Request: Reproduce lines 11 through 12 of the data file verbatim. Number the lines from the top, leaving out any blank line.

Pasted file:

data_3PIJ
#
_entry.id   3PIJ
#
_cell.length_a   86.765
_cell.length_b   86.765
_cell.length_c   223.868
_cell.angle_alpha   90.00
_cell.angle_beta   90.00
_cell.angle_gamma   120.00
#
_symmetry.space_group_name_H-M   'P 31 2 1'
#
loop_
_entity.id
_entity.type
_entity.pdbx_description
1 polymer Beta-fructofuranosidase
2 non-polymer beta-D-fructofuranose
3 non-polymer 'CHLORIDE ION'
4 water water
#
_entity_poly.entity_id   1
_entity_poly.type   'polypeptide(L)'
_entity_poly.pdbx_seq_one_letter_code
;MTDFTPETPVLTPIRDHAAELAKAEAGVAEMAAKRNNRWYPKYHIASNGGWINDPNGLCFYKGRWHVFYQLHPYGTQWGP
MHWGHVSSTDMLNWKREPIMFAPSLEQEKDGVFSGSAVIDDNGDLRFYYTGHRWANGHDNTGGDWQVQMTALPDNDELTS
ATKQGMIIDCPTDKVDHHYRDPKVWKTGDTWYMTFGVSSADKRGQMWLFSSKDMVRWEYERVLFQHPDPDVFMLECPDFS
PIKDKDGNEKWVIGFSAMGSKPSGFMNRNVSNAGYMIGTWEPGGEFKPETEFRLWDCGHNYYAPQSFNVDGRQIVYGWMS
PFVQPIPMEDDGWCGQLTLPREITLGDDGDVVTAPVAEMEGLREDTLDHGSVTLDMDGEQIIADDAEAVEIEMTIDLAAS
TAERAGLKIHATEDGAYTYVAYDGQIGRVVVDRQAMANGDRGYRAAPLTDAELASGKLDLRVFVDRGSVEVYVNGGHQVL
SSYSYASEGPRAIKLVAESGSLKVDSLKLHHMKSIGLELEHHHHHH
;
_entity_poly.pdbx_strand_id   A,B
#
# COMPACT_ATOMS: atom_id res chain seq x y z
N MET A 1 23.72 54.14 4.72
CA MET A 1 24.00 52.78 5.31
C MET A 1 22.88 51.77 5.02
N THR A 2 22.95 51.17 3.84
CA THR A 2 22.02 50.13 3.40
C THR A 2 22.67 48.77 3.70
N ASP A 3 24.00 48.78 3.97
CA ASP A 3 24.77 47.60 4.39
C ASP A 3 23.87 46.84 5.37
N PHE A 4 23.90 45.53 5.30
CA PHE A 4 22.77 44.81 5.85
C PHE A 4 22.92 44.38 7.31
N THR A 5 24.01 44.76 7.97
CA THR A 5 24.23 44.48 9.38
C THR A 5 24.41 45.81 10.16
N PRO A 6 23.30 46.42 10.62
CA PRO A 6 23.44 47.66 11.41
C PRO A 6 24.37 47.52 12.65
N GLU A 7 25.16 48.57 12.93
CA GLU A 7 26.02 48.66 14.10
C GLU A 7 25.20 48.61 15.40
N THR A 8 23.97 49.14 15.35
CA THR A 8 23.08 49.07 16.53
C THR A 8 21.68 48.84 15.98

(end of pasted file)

#
_symmetry.space_group_name_H-M   'P 31 2 1'